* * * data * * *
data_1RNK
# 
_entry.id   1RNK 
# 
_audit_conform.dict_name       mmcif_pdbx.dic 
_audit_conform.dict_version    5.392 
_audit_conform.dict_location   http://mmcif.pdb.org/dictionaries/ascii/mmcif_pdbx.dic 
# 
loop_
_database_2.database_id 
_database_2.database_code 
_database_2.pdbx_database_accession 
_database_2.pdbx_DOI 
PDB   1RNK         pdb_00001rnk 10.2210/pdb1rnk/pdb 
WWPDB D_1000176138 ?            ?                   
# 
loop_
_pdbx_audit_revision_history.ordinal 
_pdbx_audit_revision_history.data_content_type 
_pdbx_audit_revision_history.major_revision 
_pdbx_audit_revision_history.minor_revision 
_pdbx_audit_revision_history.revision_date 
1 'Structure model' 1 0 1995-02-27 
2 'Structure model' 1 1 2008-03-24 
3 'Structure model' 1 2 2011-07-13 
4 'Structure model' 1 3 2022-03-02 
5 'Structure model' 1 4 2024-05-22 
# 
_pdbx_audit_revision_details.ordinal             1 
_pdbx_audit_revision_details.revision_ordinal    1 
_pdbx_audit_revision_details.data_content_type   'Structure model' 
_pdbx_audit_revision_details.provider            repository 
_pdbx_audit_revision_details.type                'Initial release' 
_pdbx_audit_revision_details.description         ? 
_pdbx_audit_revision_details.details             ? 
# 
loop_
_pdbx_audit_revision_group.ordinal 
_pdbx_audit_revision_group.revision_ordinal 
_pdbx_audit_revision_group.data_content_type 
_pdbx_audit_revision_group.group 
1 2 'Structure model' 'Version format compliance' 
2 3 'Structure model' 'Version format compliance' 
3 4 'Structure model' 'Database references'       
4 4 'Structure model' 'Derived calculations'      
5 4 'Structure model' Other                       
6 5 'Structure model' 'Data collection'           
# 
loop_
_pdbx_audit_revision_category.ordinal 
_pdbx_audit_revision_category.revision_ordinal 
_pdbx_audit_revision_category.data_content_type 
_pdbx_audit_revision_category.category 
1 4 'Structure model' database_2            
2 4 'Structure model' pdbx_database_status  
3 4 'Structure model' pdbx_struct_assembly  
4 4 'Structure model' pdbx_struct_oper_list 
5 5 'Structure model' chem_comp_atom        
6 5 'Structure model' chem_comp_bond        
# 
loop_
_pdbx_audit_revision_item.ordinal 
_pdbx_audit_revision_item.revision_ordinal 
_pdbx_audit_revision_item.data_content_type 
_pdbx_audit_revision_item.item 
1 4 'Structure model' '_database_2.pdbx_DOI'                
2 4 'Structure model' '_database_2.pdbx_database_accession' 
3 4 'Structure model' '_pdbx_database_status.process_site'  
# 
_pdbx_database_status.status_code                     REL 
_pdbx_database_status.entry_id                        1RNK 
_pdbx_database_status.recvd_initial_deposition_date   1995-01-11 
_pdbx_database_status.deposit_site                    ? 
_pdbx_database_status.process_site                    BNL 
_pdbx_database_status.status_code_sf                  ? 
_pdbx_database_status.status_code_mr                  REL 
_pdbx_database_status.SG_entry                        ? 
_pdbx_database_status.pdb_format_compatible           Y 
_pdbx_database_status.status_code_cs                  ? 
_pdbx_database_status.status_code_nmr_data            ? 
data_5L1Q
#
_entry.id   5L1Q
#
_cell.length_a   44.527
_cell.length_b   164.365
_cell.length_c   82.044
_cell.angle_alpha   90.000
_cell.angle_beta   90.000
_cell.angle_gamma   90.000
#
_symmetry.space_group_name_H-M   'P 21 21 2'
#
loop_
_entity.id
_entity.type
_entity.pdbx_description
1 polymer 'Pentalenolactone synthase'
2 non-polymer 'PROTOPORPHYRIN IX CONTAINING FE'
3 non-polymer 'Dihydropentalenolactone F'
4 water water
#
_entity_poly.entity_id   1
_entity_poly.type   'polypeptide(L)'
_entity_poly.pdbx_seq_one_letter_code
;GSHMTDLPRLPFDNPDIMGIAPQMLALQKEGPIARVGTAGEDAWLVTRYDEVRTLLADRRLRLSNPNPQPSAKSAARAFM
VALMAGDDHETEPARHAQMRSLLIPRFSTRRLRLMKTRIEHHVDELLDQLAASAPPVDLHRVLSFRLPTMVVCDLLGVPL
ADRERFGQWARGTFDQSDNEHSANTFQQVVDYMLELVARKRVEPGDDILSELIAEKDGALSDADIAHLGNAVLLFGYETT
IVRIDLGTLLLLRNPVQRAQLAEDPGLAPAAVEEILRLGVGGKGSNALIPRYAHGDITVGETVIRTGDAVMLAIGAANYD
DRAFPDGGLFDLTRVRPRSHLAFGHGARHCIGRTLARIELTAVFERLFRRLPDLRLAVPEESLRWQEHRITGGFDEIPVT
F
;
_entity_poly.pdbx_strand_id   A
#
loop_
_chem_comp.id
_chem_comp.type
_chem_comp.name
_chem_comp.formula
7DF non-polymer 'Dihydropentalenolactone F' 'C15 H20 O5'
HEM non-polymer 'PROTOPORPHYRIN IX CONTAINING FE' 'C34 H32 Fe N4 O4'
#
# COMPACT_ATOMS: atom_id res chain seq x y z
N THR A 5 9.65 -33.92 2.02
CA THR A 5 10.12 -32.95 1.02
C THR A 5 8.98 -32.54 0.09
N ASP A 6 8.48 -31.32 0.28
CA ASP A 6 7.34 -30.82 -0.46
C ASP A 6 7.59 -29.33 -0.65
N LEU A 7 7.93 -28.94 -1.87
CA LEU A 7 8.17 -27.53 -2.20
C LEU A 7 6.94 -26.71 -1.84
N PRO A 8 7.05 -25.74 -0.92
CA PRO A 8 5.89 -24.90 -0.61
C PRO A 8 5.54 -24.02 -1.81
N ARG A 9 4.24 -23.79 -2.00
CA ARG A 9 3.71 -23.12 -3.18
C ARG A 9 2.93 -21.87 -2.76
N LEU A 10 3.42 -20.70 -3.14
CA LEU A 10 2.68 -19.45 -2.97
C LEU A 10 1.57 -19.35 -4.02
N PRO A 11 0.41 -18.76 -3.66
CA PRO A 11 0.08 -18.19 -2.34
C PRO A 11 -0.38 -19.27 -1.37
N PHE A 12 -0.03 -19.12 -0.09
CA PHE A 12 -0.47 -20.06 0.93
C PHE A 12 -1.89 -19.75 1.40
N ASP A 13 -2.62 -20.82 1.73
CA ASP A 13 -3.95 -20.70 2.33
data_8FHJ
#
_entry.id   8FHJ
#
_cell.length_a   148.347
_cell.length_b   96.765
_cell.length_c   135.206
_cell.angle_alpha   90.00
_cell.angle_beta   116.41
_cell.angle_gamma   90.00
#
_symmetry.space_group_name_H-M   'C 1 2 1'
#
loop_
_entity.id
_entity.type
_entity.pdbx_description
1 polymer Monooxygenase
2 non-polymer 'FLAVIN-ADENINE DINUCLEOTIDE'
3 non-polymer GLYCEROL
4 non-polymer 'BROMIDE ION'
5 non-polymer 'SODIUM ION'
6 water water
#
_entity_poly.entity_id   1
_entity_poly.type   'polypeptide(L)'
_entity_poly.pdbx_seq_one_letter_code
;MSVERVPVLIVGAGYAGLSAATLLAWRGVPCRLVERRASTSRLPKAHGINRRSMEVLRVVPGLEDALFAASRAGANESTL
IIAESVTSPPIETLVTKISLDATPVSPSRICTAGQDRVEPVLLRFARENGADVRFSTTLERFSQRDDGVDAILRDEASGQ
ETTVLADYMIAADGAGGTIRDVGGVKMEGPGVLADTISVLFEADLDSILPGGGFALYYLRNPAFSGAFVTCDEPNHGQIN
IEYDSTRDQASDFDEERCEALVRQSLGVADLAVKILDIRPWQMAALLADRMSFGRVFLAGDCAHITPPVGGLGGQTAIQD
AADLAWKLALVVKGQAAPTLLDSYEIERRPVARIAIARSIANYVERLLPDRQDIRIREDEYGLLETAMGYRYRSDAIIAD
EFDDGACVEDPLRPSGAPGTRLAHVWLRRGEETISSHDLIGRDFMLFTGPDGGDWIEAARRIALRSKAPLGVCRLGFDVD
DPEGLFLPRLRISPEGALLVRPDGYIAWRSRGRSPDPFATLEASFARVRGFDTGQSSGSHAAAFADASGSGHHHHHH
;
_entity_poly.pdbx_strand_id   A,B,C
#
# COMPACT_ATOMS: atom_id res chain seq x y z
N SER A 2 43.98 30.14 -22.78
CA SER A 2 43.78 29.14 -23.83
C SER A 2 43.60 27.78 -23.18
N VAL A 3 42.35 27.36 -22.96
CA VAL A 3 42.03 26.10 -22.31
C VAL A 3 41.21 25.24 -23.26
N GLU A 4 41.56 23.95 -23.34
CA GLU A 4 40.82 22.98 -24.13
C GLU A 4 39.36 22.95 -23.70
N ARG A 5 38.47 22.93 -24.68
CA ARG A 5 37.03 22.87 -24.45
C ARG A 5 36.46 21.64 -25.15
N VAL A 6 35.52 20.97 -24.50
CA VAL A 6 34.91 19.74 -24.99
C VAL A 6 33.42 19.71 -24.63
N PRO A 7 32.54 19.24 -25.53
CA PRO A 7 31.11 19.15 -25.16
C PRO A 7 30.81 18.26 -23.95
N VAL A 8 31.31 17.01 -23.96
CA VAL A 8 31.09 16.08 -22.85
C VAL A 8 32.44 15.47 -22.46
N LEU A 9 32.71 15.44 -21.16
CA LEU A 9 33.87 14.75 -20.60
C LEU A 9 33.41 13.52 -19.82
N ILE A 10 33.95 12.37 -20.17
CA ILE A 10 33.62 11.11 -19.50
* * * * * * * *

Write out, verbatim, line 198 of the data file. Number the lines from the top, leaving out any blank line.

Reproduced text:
CA ARG A 5 37.03 22.87 -24.45